Over the winter, I got a box of books from my mother that she had been saving up for my classroom library. A few of those books didn’t quite make it to the library (yet) and instead have stayed home with me so I can read them first.
One of these books is The Call of the Wild – and selected stories by Jack London. I had always heard of these stories but had never read Jack London’s work until I read To Build a Fire with my students during a short-story unit (which I loved).
This collection has The Call of the Wild, Diable – a Dog, An Odyssey of the North, To the Man on Trail, To Build a Fire, and Love of Life. I decided to feature each of these short stories with a mini-review!
Synopsis: Buck gets taken from his home in California to the harsh Alaskan gold rush. While working as a sled dog, Buck runs up and down the arctic landscape and becomes infamous among dogs and humans alike. He passes between a handful of owners before finding his peace with John Thorton.
Review: First, I love that this story was told from Buck’s perspective. I think it offered a unique look at what he might be going through. Buck changes throughout this story from a city, pampered pooch to a ghost dog that is charged and channeled by work and nature’s call. Being able to see that transition was exciting as the reader. The desire to be in nature was something I felt like I could connect to. There were many great aspects to this storyline and there was never a dull moment!
Synopsis: Diable is anything but man’s best friend. Thought of as a devil, he is well matched with his owner Black Leclère – also thought to be a devilish man. They never become friends, yet never leave each other’s side.
Review: This short story was very different from The Call of the Wild and was the second in my collection of stories. I found it interesting how Jack London was able to create a different dog in such a malicious way. We were able to see the thoughts of both Diable and Black Leclère, understanding just how deep the hatred went. The struggle between the two characters was interesting to read and think about.
Synopsis: Malemute Kid comes across a stranger, a man known for wandering the woods. He frees him of his commitments and watches his sled away towards his own prospects for gold. Only to see him return later, spilling the history of his guarded past and to repay a debt.
Review: This story is so unlike the first two in this collection. The Call of the Wild and Diable were both centered on the dogs while this story was more focused on the man, Naass. London created a vivid description of a man from a native village and his quest to redeem his honor and win back his wife. Listening to the Naass’s story, I imagined that I was also in Malemute Kid’s cabin, huddled around the fire with open and eager ears. Definitely an interesting and gripping story.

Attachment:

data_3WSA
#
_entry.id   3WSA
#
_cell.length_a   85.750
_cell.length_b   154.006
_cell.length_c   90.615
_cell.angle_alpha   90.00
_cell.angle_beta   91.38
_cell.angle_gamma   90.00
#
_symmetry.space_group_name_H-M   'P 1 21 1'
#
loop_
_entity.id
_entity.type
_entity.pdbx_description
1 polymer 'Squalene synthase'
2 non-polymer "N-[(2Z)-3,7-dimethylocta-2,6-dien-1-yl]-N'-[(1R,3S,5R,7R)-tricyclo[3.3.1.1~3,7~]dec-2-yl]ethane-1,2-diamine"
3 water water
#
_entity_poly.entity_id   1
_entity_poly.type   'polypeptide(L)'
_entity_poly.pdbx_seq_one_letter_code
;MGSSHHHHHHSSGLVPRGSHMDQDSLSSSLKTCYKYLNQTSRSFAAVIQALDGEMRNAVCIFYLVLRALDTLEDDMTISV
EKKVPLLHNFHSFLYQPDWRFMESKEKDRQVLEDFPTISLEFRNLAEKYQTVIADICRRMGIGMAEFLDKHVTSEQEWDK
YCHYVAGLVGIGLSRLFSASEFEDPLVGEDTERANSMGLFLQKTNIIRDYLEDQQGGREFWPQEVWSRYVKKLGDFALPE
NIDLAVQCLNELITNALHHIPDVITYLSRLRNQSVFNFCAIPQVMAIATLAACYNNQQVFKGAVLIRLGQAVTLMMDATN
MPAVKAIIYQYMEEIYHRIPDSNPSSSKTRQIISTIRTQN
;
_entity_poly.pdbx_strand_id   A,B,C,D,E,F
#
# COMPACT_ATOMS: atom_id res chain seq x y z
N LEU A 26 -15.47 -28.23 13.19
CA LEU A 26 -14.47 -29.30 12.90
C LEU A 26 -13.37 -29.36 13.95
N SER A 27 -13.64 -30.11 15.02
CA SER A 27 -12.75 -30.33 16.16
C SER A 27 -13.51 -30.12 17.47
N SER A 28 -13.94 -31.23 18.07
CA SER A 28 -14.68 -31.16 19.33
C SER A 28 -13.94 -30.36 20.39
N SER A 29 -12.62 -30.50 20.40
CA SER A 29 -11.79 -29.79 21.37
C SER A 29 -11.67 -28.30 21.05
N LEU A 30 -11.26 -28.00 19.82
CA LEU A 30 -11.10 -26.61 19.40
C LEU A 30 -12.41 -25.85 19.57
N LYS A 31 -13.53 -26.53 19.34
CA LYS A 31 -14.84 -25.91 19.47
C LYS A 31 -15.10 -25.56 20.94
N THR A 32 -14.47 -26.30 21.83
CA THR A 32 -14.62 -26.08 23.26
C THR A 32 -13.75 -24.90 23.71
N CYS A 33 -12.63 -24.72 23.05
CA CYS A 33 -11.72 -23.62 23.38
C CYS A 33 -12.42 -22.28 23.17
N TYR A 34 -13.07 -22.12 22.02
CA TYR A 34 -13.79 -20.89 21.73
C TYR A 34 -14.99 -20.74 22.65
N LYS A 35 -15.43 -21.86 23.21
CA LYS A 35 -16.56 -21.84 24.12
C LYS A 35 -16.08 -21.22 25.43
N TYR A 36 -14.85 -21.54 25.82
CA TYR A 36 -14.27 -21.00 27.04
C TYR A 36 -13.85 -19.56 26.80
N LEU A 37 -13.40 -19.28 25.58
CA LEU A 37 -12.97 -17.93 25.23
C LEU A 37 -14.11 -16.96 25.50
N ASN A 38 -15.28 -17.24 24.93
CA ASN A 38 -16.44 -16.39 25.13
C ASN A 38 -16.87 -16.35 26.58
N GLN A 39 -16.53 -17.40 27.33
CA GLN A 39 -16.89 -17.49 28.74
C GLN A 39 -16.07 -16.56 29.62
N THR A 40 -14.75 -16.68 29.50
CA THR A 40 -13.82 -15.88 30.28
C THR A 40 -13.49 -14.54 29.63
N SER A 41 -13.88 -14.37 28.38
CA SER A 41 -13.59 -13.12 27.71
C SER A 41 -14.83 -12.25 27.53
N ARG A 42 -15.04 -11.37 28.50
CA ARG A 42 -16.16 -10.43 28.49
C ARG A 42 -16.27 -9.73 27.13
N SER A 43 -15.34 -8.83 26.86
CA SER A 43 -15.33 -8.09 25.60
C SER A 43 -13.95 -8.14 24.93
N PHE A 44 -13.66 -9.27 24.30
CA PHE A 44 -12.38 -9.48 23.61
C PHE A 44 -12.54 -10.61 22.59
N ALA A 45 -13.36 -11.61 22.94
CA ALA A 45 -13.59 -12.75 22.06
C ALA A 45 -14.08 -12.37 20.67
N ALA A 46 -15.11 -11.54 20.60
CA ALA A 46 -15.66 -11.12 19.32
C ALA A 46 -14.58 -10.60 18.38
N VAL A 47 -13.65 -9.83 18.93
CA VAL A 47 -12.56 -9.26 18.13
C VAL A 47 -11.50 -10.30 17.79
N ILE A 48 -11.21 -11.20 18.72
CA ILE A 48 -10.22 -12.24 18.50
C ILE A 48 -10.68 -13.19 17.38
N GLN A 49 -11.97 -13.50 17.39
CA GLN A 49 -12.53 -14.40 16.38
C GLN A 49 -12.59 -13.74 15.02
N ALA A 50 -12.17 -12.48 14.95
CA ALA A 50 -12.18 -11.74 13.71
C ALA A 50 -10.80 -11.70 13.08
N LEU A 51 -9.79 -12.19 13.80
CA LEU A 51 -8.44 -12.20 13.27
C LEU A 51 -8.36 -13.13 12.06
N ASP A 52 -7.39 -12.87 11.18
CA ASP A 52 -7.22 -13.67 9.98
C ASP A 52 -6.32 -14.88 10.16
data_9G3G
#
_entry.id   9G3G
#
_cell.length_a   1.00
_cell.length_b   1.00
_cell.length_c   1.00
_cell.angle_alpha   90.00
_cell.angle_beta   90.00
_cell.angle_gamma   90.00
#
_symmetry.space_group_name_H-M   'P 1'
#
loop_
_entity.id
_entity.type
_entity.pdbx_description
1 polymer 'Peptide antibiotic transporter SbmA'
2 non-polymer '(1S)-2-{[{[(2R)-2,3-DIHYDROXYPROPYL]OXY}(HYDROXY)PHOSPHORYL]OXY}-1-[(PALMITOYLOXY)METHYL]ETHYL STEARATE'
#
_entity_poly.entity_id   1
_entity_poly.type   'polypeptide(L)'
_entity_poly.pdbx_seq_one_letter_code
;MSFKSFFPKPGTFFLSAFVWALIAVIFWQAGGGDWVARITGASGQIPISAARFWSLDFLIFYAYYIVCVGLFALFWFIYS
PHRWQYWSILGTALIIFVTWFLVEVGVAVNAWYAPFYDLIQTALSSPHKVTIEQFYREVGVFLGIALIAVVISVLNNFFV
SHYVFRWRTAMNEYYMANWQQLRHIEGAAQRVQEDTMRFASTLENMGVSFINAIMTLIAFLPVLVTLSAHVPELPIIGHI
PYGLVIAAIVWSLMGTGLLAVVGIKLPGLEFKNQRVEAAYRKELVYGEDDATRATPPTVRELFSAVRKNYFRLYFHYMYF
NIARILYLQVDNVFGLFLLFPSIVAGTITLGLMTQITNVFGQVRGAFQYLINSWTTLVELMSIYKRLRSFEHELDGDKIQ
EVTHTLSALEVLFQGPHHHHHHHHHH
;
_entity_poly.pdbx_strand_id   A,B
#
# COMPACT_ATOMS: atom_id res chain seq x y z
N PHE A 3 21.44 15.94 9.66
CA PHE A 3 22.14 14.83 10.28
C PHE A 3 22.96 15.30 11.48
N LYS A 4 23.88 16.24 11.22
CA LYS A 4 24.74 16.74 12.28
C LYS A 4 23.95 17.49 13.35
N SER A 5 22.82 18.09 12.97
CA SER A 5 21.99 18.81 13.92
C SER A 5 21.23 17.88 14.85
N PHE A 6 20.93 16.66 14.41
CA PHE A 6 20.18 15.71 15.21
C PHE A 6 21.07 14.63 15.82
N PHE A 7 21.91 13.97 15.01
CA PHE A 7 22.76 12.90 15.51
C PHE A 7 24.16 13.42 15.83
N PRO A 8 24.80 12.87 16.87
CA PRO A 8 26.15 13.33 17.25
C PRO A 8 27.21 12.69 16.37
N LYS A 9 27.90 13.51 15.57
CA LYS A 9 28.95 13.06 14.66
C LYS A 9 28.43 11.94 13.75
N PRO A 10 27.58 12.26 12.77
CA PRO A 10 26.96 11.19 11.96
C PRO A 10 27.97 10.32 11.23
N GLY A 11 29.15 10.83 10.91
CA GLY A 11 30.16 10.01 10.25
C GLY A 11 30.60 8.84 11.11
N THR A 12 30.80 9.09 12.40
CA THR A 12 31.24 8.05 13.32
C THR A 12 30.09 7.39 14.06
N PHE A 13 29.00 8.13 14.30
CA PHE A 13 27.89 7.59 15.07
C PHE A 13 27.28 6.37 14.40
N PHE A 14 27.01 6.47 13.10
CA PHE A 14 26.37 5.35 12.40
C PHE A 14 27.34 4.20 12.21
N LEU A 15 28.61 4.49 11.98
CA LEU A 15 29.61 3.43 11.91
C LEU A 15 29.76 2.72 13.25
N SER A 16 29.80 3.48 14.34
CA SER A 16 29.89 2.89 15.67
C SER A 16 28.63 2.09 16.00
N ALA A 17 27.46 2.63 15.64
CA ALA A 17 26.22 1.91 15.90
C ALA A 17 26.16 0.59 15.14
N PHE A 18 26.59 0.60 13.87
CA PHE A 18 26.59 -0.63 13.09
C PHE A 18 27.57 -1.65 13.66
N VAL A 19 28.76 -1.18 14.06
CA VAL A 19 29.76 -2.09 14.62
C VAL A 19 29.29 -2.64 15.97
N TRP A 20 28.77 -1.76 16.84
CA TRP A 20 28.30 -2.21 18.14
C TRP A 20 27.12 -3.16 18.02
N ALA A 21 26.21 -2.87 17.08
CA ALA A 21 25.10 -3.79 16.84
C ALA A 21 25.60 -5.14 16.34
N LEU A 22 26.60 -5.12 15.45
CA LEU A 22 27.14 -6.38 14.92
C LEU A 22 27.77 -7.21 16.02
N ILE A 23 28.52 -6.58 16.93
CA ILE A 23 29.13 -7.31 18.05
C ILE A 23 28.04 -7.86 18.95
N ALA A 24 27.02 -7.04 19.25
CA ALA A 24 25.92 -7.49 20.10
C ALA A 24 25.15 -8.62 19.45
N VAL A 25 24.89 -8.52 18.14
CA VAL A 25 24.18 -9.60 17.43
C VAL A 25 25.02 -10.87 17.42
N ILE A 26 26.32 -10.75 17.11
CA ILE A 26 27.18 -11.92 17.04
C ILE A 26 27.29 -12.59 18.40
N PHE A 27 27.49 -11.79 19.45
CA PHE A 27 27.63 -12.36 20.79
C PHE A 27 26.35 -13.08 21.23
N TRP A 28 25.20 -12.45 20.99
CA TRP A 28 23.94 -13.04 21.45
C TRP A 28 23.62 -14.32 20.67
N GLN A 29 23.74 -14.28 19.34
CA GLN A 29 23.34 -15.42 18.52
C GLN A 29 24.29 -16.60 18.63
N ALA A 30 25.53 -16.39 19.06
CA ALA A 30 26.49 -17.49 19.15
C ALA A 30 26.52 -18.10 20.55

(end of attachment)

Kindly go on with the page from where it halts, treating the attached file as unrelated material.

Synopsis: Malemute Kid is mixing up a brew in his cabin when a man, Jack Westondale, enters. Having heard of the man, Kid offers him food and a quick nap before helping him leave as quickly as he came.
Review: The phrase “to the man on trail” was used as a toast in this story for all the men away from the comforts of a cabin and fire. This story shows that in spite of being in a rough place, where corruption can be found easier than the gold, that it pays to have a decent heart and a good mind. Shorter than the first three, but a great read.
Synopsis: A man sets out to cross the Klondike alone, except for the companionship of a dog. He is eager to reach his friends in the cabin by six, but the temperature and the ice had other things in mind for him.
Review: This story is heartbreaking and does not have a happy ending. What I love about this story is that the man attempts to do everything right, but ends up being hit with a round of bad luck. It is written in such a profound way that even I felt the desperation of the man from the comfort of my couch. (This was also my first story from Jack London, so a reread was really fun!)
Synopsis: After being abandoned by his friend Bill, a man is determined to stay alive and is driven forward by his unending hunger. It leads him to visions, hallucinations, and finally a place of salvation.
Review: This tale, unlike To Build a Fire, has more of a happy ending. Just like the previous story, I could feel the desperation and hunger of the man as he is desperate to survive. Jack London dabbled in the side of the wild that can cause one to go crazy, and really pulled it off.
All of these stories were a treat to read. They are filled with profound writing, incredible suspense, and reminders of our innate survival instincts when faced with desperate situations.
Have you read any of these? Be sure to let me know what you thought of them!